As everyone reading this hopefully knows, Swift has a couple of compiler macros, also known as “Magic Identifiers” in the code, those being;
#file: Returns the name of the file being compiled
#line: Returns the current line being compiled, as an integer
#function: Returns the function signature of the function from which the code is being compiled
I propose that a new magic identifier be added, called
#date, returning the current date that the file is being compiled as a String, in the format mmmm dd yy (for example, May 28 2022), which is also the same format used by the
__DATE__ preprocessor macro in C(++).
Please let me know your thoughts on this
__TIME__ make compilation an impure compilation, invalidating or complicating build system optimisations like caching and distribution. While they may seem convenient, it’s better to generate a file with the required content as part of your build process.
Why would this complicate compiler optimizations? Wouldn’t this literally just be the same as
#file but instead of giving the filename, the compiler gives the current date instead?
Right now you can use a plugin to generate a source file containing
let compilationDate = ....
Unlike the other
#date would be basically static for a particular build and thus never meaningfully used more than once in a project.
Still wouldn’t see the issue with it, though
I was not objecting, only noting a distinct difference between this and the existing ones.
If adding this, would argue to use ISO8601 instead of adhering to us-centric historical date displays. More inline with using eg. Unicode instead of ASCII. ISO8601 is basically most-significant-datetime-component first.
Build system optimisations, not compiler optimisations.
#date would change each time the compiler is invoked, and would make compilation result caching impossible.
@jayton @Jean-Daniel But about caching, wouldn’t the only file that would need to be recompiled just the one using
#date? Because as pointed out, it’s likely just going to be used once in a project
Yeah why not, but please use the format
yyyy-MM-dd instead because this is parsable and easier to sort by since it's a big endian format.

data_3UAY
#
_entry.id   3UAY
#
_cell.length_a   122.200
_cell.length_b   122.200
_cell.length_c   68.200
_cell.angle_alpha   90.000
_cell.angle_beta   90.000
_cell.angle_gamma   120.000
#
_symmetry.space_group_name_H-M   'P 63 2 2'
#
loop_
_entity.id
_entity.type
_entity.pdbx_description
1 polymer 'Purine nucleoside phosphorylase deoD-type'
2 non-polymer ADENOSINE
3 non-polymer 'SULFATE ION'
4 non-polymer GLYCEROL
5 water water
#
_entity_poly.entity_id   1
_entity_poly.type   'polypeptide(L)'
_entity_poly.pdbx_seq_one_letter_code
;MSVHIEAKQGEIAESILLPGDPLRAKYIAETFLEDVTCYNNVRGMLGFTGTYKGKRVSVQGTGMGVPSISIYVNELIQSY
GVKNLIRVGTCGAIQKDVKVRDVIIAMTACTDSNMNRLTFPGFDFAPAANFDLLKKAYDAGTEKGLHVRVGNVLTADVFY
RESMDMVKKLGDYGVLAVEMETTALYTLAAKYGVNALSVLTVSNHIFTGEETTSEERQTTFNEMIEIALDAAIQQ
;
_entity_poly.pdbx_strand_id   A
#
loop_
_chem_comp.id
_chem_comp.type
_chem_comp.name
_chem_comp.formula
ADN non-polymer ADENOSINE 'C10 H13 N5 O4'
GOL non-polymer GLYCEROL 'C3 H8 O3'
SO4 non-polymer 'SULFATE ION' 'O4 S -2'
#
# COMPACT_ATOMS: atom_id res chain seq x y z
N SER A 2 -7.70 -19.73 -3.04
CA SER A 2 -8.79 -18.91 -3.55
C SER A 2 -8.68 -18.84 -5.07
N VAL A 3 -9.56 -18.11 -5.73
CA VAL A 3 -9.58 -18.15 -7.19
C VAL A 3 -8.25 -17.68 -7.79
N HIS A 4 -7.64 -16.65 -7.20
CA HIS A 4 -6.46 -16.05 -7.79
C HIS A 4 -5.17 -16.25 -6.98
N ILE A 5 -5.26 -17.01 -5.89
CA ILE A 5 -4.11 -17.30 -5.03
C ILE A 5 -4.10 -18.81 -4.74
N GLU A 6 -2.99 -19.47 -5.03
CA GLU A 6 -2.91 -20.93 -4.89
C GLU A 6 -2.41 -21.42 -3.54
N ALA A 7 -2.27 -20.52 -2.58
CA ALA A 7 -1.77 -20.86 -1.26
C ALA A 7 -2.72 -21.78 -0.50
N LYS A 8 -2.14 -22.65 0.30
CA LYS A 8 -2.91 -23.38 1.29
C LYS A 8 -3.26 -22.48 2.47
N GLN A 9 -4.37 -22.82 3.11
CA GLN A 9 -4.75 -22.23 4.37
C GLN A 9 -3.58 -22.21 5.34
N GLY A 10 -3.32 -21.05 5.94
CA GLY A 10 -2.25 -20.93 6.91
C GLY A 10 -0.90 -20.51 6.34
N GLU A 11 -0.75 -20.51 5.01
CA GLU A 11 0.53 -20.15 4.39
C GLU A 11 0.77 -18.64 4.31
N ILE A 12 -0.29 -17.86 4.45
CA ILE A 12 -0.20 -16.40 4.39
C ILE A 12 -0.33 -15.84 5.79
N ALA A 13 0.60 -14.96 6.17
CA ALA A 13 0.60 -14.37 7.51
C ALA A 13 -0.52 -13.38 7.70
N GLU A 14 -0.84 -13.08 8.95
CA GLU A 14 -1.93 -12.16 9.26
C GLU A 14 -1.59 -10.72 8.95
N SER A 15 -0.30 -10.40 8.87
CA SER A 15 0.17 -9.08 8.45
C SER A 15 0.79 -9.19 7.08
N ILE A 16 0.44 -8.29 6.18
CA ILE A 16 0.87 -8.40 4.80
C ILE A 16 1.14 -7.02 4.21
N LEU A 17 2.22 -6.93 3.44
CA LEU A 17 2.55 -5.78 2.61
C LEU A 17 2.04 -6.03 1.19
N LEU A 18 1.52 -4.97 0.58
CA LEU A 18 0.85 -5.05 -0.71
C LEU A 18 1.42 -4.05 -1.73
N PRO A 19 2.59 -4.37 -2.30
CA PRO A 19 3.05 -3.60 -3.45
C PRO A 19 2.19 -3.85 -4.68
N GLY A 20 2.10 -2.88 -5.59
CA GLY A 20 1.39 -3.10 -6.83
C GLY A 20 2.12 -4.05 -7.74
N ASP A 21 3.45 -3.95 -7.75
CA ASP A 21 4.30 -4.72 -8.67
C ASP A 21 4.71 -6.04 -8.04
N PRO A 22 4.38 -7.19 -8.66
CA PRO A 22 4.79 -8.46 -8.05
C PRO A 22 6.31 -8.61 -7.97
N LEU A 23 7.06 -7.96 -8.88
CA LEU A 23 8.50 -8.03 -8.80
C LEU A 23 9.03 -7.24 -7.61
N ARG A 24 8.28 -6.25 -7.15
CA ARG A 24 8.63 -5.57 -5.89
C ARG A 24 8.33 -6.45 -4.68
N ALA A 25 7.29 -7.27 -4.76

Probably, but it will requires all build systems to learn about that, and find a way to define which file is using #date and which one isn't (ie marking the file as dirty even if it didn't change).
Another drawback of #date is that its usage must be prohibited in any code base that requires reproducible build, forcing such project to update their guidelines, and implement tools to detect its usage.
I see, I thought the caching would be automatic, this is interesting
The issue is that a file containing date should be recompiled every time - so the compiler needs to know that the file contains that magic symbol somehow…. Usually you could check timestamp when the file last was modified but that would break here.
To address the mentioned compilation impurity, the date could be the source file modification date instead of a build date. Alternatively depending upon how this feature is going to be used it can be, say, md5 checksum instead of a date. In one of the projects I remember incorporating the git commit hash (the script extracted the current commit hash and placed into a version.swift file, that file was part of the project and it was ignored from git to not cause a change).
All of these are perfectly reasonable options for different purposes, and none of them should be compiler features.
I see, it seems too unrelated to the code being written for it to be a magic identifier unlike the other ones such as
I've spent way too much of the last few months implementing a datetime data type and trying to write unit tests against it.
From the point of view of a testing environment, as soon as you have something generating a value related to current date or time, you have turned your assertions into having to be not only dynamically generated but generated using a different mechanism to the thing being tested.
You have to ensure that both the first and second methods of date generation have the same logic with regards to timezones. I had one test failure that only happened within midnight - 8am, because I'm in GMT+8.
It generates a LOT of noise.
You can already run build scripts in separate languages that put a datetime into a file or macro, this doesn't need to be in a compiler.
Playing devils advocate...
#file gives you one piece of file metadata (its name) and it won't be unreasonable to have yet another piece of metadata available as
What's the problem you're trying to solve, here? Alone, this feels kind of like an attempt at identifying a particular time the object code got built -- but that's almost never the question one asks of a program. In my experience, one is much more likely to wonder things like what source code generated the program, or what toolchain compiled the source.